Help! What did my catfish die of and is it contagious?

pkenziep

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First off - I apologize as this will probably be a novel.
Can anyone help me ID what killed my albino corydora? I've had two for over a year (which I know they need more friends, but I didn't have tank space until very recently and haven't even had a chance to increase their school size), and they've been extremely healthy and happy fish.
I kept them in a 10gal with 7 neon tetras - then moved across the country and upgraded to a 29gal tank (put them in ~ 8/27/2020 once the tank had cycled). The following week I added an assortment of fish I took from someone who was going to just throw them out (I quarantined them a week). I have a total of 25 fish, which are small schools of tetras, minnows, and lambchop rasboras - I know it's at max capacity but I can't get a bigger tank. I may put a school of tetras in my 10gal to make some space. Everyone has been doing great (even in the old tank!) until now.
Last night I noticed the one catfish didn't eat at feeding time and he seemed a bit lethargic. I wasn't too worried but I still checked on him first thing this morning. He was extremely lethargic and had a reddish-purple bruise-like appearance on his head (which I hadn't seen yesterday). His scales seemed puffed out in a way that resembled dropsy. I'm looking back at pictures I took of my fish on 9/24 and he looked completely healthy. I'll include pictures of the bruise-like thing but I apologize they're not good quality. Albino catfish don't photograph well!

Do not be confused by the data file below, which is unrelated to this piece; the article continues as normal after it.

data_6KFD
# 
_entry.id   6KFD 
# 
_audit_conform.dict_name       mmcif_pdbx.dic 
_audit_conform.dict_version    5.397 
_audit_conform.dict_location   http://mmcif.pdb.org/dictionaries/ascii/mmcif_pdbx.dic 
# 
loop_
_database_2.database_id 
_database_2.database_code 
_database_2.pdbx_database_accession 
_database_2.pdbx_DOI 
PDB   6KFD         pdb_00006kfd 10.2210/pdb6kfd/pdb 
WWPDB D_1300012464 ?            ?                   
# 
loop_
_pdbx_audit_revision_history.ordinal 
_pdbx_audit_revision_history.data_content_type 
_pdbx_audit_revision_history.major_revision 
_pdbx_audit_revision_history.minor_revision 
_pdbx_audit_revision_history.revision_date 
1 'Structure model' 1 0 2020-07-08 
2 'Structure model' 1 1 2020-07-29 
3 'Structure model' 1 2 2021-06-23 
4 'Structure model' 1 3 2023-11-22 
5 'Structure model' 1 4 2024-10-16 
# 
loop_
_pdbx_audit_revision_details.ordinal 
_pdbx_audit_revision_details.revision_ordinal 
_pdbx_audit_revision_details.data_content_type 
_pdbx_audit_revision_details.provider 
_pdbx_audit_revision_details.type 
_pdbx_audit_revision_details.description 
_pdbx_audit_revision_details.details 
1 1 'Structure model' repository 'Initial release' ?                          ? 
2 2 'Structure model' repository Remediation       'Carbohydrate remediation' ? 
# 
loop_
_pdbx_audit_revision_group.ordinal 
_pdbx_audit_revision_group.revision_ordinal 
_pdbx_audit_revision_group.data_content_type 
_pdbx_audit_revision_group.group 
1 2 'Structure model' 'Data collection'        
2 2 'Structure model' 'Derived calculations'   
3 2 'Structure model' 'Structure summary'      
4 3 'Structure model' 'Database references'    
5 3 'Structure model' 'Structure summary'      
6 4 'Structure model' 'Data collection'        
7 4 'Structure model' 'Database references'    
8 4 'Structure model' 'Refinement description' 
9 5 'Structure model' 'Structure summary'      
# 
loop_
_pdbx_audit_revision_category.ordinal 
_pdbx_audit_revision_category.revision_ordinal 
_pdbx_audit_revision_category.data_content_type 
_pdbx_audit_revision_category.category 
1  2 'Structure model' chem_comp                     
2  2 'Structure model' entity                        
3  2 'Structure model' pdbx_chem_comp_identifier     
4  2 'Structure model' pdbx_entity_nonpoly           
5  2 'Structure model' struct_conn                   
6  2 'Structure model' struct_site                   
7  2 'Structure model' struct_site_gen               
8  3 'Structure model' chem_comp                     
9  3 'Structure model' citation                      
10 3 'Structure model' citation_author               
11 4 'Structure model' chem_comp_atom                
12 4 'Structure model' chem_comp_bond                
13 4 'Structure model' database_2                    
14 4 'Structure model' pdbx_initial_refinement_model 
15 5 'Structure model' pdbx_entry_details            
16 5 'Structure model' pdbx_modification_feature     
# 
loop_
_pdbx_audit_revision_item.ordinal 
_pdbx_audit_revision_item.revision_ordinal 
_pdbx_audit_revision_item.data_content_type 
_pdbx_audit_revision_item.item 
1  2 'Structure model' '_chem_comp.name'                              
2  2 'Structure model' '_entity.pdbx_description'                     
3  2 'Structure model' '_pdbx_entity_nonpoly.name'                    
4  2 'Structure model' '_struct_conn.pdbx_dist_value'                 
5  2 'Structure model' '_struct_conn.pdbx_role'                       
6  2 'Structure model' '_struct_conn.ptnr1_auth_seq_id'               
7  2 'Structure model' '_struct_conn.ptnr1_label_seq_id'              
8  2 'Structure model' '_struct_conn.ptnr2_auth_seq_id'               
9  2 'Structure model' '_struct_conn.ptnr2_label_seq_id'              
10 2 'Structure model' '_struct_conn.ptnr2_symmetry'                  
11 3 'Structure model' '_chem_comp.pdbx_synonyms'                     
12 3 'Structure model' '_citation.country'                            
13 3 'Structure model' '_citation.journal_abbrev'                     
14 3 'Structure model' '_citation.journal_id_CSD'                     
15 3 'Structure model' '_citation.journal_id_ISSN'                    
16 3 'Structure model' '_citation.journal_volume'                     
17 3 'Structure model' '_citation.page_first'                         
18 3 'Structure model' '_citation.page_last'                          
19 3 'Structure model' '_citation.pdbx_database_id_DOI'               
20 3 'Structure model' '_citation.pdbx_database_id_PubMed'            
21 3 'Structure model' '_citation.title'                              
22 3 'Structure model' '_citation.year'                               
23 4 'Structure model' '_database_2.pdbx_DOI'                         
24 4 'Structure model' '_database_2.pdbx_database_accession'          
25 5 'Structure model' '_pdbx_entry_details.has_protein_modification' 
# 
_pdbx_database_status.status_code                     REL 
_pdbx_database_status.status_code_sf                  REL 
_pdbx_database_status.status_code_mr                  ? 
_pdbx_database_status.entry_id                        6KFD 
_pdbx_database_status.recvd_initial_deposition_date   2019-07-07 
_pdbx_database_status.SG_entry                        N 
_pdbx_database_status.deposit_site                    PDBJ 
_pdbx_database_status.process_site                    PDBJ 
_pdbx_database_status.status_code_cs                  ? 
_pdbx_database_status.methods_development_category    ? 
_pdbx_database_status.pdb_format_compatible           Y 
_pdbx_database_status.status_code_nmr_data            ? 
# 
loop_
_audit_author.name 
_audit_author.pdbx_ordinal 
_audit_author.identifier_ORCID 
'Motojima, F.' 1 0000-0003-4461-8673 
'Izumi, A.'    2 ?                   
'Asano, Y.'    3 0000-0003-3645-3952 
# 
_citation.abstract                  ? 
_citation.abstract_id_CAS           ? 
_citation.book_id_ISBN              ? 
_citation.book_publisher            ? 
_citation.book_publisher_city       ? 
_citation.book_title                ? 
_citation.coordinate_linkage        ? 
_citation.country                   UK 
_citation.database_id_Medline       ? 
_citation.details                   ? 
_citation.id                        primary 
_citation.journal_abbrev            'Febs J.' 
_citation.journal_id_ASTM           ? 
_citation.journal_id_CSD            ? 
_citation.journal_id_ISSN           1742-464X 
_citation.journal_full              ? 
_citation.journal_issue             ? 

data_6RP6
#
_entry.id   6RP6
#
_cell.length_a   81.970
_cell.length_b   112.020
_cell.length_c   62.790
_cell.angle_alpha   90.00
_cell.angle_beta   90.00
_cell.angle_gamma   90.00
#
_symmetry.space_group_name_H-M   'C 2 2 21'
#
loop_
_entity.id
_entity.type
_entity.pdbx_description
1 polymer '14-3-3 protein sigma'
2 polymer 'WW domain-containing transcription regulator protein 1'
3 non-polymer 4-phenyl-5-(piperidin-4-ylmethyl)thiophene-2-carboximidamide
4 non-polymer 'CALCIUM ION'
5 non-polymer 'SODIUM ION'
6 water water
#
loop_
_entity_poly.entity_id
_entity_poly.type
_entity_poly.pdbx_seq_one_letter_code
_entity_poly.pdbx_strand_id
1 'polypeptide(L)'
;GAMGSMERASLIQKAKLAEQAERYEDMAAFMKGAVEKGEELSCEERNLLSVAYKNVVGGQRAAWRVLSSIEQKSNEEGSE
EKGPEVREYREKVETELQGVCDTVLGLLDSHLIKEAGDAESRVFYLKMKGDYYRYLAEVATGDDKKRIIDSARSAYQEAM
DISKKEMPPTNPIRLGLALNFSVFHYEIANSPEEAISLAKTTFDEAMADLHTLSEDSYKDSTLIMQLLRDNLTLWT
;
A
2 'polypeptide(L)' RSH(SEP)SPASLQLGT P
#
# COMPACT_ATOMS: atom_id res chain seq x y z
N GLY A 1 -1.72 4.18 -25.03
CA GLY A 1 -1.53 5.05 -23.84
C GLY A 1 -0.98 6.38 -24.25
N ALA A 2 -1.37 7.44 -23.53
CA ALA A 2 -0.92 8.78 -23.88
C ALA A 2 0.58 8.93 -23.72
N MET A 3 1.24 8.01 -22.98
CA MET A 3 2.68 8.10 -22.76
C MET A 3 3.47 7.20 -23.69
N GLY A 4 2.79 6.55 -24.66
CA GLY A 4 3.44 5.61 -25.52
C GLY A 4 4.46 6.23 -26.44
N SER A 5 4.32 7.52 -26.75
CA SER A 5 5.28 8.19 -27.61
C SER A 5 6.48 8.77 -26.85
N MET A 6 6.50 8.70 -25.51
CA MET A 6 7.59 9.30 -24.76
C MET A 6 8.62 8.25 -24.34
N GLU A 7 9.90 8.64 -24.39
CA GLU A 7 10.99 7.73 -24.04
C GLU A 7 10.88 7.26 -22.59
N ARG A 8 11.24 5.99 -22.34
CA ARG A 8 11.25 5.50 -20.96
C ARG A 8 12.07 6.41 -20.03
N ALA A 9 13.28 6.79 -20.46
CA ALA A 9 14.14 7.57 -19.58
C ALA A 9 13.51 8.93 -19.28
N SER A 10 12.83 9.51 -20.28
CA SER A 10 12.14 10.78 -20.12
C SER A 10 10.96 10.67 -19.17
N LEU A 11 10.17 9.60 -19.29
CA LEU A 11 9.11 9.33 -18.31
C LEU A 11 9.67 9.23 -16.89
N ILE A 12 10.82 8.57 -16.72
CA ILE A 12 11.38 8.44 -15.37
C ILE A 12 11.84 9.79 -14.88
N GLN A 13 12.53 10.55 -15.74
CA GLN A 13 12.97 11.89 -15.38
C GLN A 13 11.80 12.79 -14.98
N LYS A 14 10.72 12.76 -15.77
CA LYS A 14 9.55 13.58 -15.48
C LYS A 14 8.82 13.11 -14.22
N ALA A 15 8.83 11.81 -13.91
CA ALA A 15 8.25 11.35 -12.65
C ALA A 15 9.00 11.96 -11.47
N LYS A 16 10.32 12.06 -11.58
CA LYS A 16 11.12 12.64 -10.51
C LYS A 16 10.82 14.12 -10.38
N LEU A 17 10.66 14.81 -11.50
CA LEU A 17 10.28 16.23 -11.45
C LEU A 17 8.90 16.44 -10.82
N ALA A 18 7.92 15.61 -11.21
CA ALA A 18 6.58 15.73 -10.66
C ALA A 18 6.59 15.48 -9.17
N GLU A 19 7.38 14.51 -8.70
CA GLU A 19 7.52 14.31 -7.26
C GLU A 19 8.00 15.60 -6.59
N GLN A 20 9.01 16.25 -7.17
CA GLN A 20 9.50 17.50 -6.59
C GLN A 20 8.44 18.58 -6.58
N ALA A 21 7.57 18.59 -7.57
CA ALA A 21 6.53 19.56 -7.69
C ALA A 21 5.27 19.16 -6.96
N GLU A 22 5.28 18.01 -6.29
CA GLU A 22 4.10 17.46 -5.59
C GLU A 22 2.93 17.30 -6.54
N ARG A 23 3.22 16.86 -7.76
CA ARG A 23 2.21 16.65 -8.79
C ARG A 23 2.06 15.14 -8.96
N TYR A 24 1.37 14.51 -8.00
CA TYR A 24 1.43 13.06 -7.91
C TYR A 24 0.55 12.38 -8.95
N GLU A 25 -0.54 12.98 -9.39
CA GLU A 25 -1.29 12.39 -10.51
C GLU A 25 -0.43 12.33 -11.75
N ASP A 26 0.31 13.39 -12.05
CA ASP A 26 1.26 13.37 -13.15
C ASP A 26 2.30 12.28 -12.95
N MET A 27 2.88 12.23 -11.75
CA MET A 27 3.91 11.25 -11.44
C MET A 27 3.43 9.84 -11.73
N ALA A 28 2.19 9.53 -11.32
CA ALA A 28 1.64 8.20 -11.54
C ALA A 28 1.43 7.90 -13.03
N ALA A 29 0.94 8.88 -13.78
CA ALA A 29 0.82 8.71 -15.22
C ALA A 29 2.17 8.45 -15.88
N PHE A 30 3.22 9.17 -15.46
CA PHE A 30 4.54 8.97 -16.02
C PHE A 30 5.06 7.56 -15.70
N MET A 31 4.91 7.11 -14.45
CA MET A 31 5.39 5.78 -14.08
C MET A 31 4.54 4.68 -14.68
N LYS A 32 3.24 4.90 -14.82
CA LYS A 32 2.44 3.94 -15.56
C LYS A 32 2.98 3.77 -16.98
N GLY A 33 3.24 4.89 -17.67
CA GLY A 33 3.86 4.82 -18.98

I checked the ammonia which was shockingly high. It was 0 less than a week ago but today read at 2-3ppm (????). It's a planted aquarium but I always remove dead leaves as soon as I see them and I don't overfeed my fish. I have a fair amount of shrimp in case there is food leftover. This new tank has fluval stratum substrate instead of the gravel I used in my old tank, if that makes any difference.
pH 7.0
Nitrite 0
Nitrate 20 (it's usually 0 so that was a surprise too)
I added Imagitarium ammonia reducer, did a 50% water change, and changed the biological material in my filter. I treated my tap water with API StressCoat. I also added Melafix. I threw in an almond leaf for good measure.
A while after doing this, I went grocery shopping, and, by the time I got back, he was dead. When I took him out of the tank, I was able to see his underside also appeared bruised, and he had a small bright red bloody-looking spot on his belly. It was about the size of a small picture-hanging nail head, if that makes sense. I apologize I don't have a photo of it, dead fish creep me out. If you need a picture I can get one (he's in the freezer so he can have a proper burial because I'm that type of person).
Because of the bloody-looking spot, I've been panicking and googling to an exhausting point. I can't find many examples to look at but it kind of looks like it may be red spot disease? Or possibly septicemia? I'm clueless.
Bottom line - ammonia shot up, corycat quickly became lethargic, developed bruise-appearance on head and belly plus a blood-red spot on belly, scales turned spiky, and ultimately death.
Any ideas what happened? Everyone else in the tank seems completely healthy and active, including the other cory, but, knowing how quickly their health can change, I'm extremely worried. And if it is something contagious.. what should I do? Besides a brief spell with ich, I haven't had illnesses in my community tank, and I haven't had any deaths (I've had the community tank about three years). I'm very experienced with treating ill bettas, but only in solitary tanks.